Friday, January 24, 2014

A Time For Eating

Delhi's grey damp days do not deter me from walking - the air is fresh and icy and the damp gets into every crevice it can find.  But at the end of long walks I come home and help myself to a little bit (or more!) of the wonderful food that winter brings.  Everything is so plentiful right now that I can't imagine that it will all be gone in just another month, when spring brings its own special things.

Right now we are eating carrots in all forms - deep red, sweet winter carrots in salads as we bask in the occasional sunshine (along with this we have white or red radishes, which are particularly mild at this time).  Carrots with peas, carrots with methi (fenugreek greens), carrot juice and delicious carrot halwa (which is never the same when made with regular orange carrots - in fact it is never really made at any other time of the year except in restaurants).  Black carrots, fermented to make a unique winter drink - kanji- which gets its zing from the fermentation and a heady flavour from the carrots to which rock salt and pounded mustard have been added.  It begins as a deep blue liquid and gradually turns deep pink as the acid builds up.  Beetroots, which are also plentiful now, are sometimes used when black carrots are not available.

Winter is always good for greens - an endless variety that can be stir fried (on their own or with potatoes or paneer), kneaded into a dough and used to make rotis.  They can also be made into pullaos with rice, added to lentils and more.  Spinach, fenugreek greens and others which have no English names that I know of.  The mustard greens are now losing their sweetness as they mature and flower; the seeds will later be crushed for oil.  We have the last of them this week, cooked thick and served with thin flat corn bread (makki ki roti), lots of chopped ginger and butter on the side.  A hearty meal.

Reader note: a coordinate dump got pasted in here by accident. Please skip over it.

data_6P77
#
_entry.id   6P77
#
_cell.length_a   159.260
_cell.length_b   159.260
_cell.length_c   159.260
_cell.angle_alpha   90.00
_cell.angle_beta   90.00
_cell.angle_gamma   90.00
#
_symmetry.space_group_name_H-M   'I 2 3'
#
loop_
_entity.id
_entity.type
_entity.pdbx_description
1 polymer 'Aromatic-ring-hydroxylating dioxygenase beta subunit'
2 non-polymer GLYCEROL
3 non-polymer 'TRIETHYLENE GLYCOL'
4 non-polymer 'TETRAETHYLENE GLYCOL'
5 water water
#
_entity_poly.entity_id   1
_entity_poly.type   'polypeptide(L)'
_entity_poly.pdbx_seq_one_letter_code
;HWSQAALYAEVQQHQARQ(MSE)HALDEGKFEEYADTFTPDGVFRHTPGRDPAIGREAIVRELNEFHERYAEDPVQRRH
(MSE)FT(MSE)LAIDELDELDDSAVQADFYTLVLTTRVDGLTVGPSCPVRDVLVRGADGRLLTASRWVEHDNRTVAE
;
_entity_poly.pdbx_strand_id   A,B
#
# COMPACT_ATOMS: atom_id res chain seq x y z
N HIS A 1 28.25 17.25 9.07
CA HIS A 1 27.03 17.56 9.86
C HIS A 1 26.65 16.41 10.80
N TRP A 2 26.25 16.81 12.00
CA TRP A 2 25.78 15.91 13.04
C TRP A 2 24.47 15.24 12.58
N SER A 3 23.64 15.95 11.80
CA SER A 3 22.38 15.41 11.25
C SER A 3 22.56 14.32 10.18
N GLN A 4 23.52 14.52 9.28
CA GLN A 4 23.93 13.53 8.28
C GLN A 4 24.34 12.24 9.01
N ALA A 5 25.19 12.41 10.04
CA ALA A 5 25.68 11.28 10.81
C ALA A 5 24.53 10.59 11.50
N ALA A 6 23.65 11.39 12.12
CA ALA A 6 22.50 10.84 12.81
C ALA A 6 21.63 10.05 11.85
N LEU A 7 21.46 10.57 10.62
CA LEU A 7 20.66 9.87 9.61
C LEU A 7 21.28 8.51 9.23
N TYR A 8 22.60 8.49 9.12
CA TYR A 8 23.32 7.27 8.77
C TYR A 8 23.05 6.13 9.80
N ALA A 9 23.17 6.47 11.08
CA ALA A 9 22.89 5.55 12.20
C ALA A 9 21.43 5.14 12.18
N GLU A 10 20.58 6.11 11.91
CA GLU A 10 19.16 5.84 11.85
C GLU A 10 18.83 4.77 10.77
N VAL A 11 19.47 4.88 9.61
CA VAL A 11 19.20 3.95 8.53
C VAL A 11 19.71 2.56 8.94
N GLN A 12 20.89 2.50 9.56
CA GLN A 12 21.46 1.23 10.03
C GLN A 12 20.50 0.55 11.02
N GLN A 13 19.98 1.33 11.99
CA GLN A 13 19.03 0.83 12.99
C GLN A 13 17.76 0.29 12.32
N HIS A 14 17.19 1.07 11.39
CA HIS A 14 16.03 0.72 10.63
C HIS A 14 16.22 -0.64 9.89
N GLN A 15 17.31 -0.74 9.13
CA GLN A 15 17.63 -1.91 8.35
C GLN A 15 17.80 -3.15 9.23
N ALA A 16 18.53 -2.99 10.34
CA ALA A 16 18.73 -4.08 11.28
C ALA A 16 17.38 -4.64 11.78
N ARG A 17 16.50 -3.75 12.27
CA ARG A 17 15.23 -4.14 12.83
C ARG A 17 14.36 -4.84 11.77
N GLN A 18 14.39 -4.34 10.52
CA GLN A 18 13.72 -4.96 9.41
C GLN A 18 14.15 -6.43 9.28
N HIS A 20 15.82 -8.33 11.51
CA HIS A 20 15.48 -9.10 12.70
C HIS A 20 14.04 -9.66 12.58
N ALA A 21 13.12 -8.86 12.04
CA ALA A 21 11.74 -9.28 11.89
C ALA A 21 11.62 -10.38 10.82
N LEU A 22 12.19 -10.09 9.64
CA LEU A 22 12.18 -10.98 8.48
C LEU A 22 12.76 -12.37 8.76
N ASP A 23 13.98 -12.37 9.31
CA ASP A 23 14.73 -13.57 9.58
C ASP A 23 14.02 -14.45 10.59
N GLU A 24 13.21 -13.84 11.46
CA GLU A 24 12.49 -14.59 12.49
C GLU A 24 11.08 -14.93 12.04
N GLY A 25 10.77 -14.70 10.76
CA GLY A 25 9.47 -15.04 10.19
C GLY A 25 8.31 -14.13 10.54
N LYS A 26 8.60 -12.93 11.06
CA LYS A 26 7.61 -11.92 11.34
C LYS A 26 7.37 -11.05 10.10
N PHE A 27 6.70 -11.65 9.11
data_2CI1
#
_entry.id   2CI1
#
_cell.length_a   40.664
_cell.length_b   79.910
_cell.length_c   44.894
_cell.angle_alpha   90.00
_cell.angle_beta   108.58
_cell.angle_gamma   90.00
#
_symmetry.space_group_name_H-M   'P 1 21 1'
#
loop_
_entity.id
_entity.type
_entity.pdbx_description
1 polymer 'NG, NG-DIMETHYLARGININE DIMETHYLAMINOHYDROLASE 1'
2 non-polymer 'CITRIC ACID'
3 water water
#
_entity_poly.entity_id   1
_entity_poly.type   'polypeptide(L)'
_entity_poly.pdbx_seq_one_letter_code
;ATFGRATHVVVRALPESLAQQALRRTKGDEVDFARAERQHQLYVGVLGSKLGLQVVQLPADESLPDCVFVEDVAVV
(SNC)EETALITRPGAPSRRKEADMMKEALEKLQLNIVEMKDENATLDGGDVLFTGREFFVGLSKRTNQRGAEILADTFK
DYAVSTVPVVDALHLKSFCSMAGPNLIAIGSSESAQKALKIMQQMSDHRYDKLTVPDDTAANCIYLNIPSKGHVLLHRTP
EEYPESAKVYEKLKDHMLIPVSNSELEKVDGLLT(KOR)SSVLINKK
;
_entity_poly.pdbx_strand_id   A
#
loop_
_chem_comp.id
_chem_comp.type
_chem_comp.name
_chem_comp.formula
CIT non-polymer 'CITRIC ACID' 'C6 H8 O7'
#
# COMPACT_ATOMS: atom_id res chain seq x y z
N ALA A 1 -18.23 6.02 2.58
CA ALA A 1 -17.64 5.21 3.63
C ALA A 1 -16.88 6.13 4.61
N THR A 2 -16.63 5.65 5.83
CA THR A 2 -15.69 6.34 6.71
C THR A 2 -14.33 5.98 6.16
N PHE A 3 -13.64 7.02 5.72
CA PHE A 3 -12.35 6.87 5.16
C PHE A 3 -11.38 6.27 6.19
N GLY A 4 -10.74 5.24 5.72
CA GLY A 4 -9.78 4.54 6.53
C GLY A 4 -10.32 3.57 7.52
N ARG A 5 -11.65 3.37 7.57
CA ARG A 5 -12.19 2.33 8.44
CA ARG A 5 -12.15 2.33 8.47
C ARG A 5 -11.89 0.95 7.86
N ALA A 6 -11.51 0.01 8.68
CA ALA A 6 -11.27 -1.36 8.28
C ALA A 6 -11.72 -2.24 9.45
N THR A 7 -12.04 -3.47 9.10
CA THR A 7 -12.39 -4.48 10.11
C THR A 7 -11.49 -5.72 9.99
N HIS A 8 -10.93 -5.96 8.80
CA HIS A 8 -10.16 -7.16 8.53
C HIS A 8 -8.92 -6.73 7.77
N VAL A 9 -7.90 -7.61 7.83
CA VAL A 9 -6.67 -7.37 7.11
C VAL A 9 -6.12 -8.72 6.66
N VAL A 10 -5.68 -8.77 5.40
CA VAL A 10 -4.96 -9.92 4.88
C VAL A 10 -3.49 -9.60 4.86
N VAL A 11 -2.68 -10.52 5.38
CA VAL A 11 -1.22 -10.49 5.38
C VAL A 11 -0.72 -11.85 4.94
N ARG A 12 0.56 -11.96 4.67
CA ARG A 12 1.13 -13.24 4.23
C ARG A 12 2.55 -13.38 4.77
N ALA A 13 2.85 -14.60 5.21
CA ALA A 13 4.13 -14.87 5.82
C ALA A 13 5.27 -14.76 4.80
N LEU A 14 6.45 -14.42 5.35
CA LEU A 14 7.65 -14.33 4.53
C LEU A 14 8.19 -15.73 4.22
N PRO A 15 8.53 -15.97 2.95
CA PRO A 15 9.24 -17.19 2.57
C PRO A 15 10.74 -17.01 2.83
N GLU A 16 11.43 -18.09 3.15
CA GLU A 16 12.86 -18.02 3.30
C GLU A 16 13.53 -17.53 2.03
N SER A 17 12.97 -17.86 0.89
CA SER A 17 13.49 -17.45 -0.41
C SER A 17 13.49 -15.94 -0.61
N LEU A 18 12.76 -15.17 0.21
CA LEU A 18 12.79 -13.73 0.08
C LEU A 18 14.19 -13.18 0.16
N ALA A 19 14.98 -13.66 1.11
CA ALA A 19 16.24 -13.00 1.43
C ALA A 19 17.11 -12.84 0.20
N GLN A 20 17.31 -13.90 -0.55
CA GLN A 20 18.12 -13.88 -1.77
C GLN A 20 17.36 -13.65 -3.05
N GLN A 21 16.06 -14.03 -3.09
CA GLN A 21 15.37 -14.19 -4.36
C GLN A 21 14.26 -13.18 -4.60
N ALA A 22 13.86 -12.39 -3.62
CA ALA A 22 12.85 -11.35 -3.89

Peas are especially sweet and tender and are thrown into almost any conceivable dish -  pullaos, curries, dry vegetables. stuffings for breads that are pan fried or deep fried.  My favourite is mattar paneer - peas and cubes of paneer (a kind of homemade lemony cheese) in a light curry.  They also go well with mushrooms, which are plentiful in the winter.

This is also the season for palm jaggery (an eastern Indian specialty) that is freshly tapped and concentrated by boiling the juices.  This imparts a distinct dark colour and delicious flavour to sweets.  I just like to scrape off a little bit and add it to homemade curd.  Apart from this, many other sweets are made, ostensibly to keep off the winter cold - piping hot halwas oozing with ghee (clarified butter) and nuts, thick milky concoctions with saffron, pista or almonds sprinkled in, sheets of peanuts or sesame seeds bound together with sugar or jaggery syrup - crisp and crackly or soft and flaky depending on the consistency.  And when one is tired of all the sweetness, there are always the savouries - roasted nuts, vegetables dipped in gram flour and fried, little salted and spiced snacks made with different kinds of flour and fried till they are crisp and samosas stuffed with potatoes and peas - to be consumed with hot milky tea and much gossip on the side!  Perfect for those dark winter evenings.
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